Not all damage to rhododendrons is from borers. There are plenty more causes as well. So be careful, don’t jump to conclusions, get a positive ID, and get help if you’re not sure.

CONTACT ME IF YOU NEED A HAND

IF YOU’D LIKE ME TO HAVE A LOOK AT DAMAGED OR DISEASED PLANTS WITH YOU, I’LL PUT ON MY HORTICULTURIST HAT, HAVE A LOOK AND SUGGEST WHAT YOUR BEST NEXT STEPS MAY BE. CLICK HERE TO CONTACT ME

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Best plants for honey bees include anise hyssop, rosemary, poppy, bee balm, catmint, coneflower, borage, and thyme.

Sharon Garden Club Hosts Beekeeper Barbara MacPhee’s “Gardens for Honeybees”

Best plants for honey bees include anise hyssop, rosemary, poppy, bee balm, catmint, coneflower, borage, and thyme.

Plant These For Bees, a display at the Sharon Garden Club by guest speaker and beekeeper Barbara MacPhee. Suggested flowers for pollinators include anise hyssop, rosemary, poppy, bee balm, catmint, coneflower, borage, and thyme. [Photo by Dixie Buckland]

Beekeeper Barbara MacPhee

Sharon Garden Club presenter and beekeeper Barbara MacPhee.

 

 

 

 

 

 

 

 

 

Fun honey bee facts from Sharon Garden Club presenter and beekeeper Barbara MacPhee, at our February meeting:

  • Among honey bees, it’s the worker bees (who are all females) that you see (and hear) collecting nectar and pollen. The males, called drones, maintain the hives.
  • It takes 1,152 honey bees flying a distance of 112,000 miles, harvesting from 4.5 million flowers, to produce one pound of honey. Now that is impressive, ladies!
  • In early spring, bees need early-flowering plants like snowdrops, Claytonia and dandelions to support their hives. Forsythia, while a traditional feel-good sign of spring for humans, has zero pollen and zero nectar. Consider replacing one with a pollinator-friendly native shrub like redbud or viburnum.
  • Later in the season, agastache, clover (yes, in your lawn!) and borage, plus winterberry and American holly, are some of the other plants that honey bees favor.

And my two cents: Think about it: just about everything you and I eat was once a plant, most likely a flowering plant. No pollinators, no food. Are you hungry to support pollinators now?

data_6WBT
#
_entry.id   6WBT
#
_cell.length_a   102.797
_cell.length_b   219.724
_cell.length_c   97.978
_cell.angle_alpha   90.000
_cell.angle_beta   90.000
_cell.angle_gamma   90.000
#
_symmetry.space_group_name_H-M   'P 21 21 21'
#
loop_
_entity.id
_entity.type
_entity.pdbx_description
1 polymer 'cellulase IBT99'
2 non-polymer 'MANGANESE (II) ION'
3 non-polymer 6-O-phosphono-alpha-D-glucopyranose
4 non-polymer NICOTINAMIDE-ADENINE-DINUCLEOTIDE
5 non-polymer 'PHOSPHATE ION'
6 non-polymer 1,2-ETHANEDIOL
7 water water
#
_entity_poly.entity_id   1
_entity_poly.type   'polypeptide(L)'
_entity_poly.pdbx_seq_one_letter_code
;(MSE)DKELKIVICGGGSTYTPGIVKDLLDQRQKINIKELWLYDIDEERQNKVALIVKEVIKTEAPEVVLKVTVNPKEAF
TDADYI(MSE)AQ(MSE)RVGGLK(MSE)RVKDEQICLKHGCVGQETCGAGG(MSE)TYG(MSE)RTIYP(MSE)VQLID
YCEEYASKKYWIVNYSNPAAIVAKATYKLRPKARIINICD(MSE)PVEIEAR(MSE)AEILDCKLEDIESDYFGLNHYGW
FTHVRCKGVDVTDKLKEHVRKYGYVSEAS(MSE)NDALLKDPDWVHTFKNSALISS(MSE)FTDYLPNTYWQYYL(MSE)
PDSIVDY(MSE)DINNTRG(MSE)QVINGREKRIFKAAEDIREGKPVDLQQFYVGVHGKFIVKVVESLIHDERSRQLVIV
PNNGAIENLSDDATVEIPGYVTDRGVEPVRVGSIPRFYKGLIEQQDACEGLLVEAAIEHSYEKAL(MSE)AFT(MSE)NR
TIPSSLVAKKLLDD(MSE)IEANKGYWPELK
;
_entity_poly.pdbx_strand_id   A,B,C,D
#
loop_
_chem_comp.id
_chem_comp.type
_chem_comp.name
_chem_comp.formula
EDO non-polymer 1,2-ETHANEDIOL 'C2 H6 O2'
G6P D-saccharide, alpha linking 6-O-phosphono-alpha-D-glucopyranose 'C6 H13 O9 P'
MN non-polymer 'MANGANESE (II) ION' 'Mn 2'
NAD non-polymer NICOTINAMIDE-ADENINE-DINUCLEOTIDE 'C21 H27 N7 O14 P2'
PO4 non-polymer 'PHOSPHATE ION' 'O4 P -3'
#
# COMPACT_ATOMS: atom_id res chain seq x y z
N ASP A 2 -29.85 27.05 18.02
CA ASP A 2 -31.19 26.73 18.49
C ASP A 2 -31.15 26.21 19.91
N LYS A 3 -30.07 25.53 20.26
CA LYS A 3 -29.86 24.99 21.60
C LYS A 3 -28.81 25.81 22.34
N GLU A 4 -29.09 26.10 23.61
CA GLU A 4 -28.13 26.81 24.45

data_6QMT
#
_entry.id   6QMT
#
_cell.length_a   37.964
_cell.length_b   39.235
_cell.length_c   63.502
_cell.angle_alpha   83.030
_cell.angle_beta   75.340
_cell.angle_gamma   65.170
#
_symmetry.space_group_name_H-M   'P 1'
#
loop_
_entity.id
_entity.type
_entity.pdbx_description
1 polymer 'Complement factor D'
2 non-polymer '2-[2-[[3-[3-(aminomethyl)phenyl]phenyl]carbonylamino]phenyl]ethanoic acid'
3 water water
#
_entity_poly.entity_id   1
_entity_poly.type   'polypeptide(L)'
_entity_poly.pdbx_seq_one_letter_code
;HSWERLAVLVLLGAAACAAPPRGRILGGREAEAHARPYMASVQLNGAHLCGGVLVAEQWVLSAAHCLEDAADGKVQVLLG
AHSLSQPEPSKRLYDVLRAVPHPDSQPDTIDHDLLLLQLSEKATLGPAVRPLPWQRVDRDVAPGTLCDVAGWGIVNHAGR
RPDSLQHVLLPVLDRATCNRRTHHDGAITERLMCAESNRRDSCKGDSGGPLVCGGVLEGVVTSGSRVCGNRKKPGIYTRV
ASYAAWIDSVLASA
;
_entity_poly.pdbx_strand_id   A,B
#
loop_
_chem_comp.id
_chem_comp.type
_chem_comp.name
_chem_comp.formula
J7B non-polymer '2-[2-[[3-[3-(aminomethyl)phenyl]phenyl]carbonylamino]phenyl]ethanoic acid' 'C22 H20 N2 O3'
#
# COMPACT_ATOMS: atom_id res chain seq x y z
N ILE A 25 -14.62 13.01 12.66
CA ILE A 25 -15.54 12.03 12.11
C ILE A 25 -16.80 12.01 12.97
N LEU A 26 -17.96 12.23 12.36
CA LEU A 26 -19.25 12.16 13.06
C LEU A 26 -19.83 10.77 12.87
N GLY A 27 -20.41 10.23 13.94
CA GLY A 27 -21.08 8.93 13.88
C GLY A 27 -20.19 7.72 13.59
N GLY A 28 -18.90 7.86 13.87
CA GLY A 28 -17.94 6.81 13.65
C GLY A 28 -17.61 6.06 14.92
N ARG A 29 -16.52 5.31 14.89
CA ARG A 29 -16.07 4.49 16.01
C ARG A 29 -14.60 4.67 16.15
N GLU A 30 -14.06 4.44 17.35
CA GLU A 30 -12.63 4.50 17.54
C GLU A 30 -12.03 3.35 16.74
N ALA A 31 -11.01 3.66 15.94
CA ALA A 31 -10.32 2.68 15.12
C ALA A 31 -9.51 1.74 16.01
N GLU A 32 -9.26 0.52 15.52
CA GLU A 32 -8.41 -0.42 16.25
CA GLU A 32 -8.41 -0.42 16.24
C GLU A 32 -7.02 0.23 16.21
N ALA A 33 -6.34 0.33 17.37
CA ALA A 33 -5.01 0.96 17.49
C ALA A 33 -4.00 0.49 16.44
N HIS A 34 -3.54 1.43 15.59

Visit the Sharon Garden Club online

 

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Miss Twiggy Aces RI Certified Horticulturist Exam

Rhus typhina winter twig with bud in leaf scar

Winter bud inset in a leaf scar of Rhus typhina, staghorn sumac in Sharon, MA. It looks like the face of a lion, which is how I remembered it for my RI Certified Horticulturist exam. [Photo Copyright 2017 Carol Lundeen].

Miss Twiggy.  That’s what my wife has been calling me  lately.  Our dining room table has practically been crawling with the winter twigs of trees, shrubs, and vines: messy, shedding, needle-dropping deciduous and evergreen winter twigs.  I’ve been studying them for six weeks for my RI Certified Horticulturist exam.  Why?  I’m a nature girl, and I love looking at things up close.

Did you have any idea that a winter twig could be so adorable as the one shown above?  Me neither.  Until Dr. Susan Gordon taught me how to notice and appreciate the diversity of these things.  I want to get so I can tell the winter twig of a glossy false buckthorn from a black cherry as easily as a dalmation from a beagle.  I aced both the written and ID portions of my exam Monday night.  I’m certifiably certified, so happy there’s so much more to learn, so thankful to everyone who’s helped me, and I can’t wait for the new gardening season!

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Reclaim the perimeter of your yard

Carol removes a stump after clearing the perimeter of a client's

Carol removes a stump after clearing a tangle of exotic invasive plants on the sloped perimeter of a client’s lawn in Sharon, MA.

Trees and shrubs, vines and weeds getting the best of the perimeter of your yard?  Reclaim it!  That’s what I did for a client in Sharon, MA, They were getting ready to sell their house, and I wanted to leverage their back yard with an expansive view to a trio of established but hidden ash trees on the edge of the property.  So I cut down a few small trees and hacked out their roots, removed lots of exotic invasive plants like multi flora rose, Asian bittersweet and garlic mustard…though the knot weed is still a work in progress.

Carol with a tree stump she removed for curb appeal in Sharon, MA.

Carol didn’t let this stump stump her. Her reciprocating saw and pry bar and patience did the trick. She did this to open the view to the large trees in the background.  It’s hard to see, but behind the iris is a native Viburnum shrub that had been hidden by overgrowth.